The fermentation of these dried grapes proceeds very slowly, because of the extremely high concentration of sugars. This fermentation is then detained by the bodeguero by adding brandy in such a way that only a small part of sugar is transformed into alcohol.

Wines obtained in this way are frequently used to fortify dry wines obtained by complete fermentation, producing wines with different degrees of final sweetness. This process is known as blending.

It is, therefore, the type of fermentation: complete or partial, which makes it possible to obtain totally dry wines or extremely sweet ones (sweet natural wines). Blending these two different types of wine will in turn produce wines with different levels of sweetness 

Sherry may be defined simplistically as a typical fortified white wine from south of Spain but it is a special wine that defies the simple definition or description.  Julian Jeffs, the British author of "Sherry" and a well-known authority on Sherry, whom I had the pleasure of meeting during the last edition of Vinoble, the unique bi-annual sherry and sweet wine show in Jerez gave me a lot of brilliant tips about sherry. He says,’ nature has been more than generous with the wine-producers in Jerez, but this generosity comes at a price. Sherry is a very perverse wine, given that until it has finished ageing nobody can say for sure how it is going to develop, and this can be exasperating. There are countless different sherry wines and no two butts ever produce two Sherries which are exactly the same,’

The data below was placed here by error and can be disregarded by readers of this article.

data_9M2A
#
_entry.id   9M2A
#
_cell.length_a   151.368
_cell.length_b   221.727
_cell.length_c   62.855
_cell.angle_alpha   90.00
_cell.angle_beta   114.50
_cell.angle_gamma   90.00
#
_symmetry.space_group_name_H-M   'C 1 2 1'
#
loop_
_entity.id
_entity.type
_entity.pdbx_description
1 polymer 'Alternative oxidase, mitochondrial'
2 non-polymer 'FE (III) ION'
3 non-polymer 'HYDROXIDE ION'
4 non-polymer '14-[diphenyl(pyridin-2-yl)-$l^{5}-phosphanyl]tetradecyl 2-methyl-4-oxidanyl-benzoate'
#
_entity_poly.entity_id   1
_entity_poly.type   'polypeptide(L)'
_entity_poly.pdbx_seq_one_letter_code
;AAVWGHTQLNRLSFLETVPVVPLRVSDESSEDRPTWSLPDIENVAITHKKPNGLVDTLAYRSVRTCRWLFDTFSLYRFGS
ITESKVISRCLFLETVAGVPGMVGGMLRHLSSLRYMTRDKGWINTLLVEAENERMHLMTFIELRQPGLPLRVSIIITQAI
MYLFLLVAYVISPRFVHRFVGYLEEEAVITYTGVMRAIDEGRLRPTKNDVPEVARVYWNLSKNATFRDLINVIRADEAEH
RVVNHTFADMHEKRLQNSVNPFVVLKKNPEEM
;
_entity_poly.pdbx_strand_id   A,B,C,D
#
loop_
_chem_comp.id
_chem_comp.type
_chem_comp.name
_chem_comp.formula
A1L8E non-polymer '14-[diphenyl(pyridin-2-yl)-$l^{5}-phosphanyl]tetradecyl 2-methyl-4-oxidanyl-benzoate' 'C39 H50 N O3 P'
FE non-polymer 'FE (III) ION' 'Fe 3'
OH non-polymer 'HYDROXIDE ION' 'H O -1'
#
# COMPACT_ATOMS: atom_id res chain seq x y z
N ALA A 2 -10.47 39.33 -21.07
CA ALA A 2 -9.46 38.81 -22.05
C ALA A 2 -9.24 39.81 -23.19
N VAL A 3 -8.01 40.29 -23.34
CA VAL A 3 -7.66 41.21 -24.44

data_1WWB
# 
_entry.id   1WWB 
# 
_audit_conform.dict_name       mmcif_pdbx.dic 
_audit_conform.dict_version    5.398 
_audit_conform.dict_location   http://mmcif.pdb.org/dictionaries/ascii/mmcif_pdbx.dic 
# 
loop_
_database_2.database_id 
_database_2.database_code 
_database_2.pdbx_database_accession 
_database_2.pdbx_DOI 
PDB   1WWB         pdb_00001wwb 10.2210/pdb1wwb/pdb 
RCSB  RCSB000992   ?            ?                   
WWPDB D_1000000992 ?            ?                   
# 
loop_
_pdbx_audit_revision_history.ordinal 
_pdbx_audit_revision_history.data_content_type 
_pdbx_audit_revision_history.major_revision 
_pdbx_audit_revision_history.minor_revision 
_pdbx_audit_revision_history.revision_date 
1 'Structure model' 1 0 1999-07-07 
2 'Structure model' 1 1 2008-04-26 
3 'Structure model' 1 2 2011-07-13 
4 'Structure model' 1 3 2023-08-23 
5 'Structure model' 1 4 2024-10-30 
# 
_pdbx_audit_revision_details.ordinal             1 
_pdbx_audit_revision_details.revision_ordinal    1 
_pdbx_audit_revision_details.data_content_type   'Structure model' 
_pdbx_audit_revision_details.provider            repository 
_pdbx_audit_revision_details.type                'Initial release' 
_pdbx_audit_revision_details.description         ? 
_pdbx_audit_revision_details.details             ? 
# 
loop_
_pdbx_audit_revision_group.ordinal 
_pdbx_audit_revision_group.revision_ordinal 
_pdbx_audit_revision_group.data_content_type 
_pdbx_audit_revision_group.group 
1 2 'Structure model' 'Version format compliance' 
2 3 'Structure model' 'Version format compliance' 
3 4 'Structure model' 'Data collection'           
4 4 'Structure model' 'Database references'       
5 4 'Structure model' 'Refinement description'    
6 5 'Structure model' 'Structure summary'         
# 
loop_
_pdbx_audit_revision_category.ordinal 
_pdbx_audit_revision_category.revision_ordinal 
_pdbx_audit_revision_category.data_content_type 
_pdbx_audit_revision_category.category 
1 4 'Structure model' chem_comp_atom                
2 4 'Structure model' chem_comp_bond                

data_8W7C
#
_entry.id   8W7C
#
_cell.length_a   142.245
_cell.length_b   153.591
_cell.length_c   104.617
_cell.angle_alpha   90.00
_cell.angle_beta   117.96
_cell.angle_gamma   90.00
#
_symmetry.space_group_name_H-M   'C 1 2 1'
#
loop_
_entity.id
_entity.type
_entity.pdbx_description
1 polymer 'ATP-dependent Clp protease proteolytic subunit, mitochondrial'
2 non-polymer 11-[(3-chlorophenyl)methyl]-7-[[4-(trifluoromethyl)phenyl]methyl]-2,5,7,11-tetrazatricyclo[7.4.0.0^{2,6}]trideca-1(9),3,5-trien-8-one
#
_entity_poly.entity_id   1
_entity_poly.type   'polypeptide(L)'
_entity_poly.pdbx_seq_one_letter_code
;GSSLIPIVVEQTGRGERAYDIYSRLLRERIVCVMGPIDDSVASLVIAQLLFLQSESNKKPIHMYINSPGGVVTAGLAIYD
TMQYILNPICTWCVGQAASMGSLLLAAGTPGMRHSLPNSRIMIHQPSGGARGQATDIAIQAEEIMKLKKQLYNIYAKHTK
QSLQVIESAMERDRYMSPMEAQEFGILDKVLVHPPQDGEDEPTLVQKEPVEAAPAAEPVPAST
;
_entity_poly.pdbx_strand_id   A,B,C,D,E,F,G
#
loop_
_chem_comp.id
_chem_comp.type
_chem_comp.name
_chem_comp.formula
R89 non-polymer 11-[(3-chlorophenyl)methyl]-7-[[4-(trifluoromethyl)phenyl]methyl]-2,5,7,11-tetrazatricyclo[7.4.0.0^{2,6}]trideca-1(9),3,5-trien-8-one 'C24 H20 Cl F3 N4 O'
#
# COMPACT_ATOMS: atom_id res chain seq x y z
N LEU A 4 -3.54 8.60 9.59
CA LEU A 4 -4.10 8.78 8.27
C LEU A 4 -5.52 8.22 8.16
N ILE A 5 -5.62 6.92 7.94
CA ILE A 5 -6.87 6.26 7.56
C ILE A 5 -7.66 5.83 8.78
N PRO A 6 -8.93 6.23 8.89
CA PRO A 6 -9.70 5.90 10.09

Exasperating or not, Sherries can give you a unique experience, once your palate graduates into appreciating different styles. The Aman Delhi truly gives you an opportunity to do so. So try a Fino as an aperitif or with the tapas. Ask for Kavita Faiella, the cellar master to help you decide which one to choose from the eight sherry-by-the-glass offers.

Subhash Arora 

Comments:

 

Posted By : Ike Gadhok

July 29, 2009 08:38

Dear Subash, Since 2007 I have been reading most of your impressive articles about wine consumption and wine business in India. Best Regards, Ike

Posted By : Subhash Arora

July 13, 2009 12:00

Thanks Yegas. We had some trouble with the server-but try sending the comments next time adn see if it works-let me know if it does not. I will have the comments posted. Cheers

Posted By : Yegas Naidoo

July 13, 2009 10:09

A well documented article that made interesting reading. Pity you did not highlight also the very unique family driven Solera Almacenista Sherries that are sadly still under-rated. Lustau have some great value products of this type. Yegas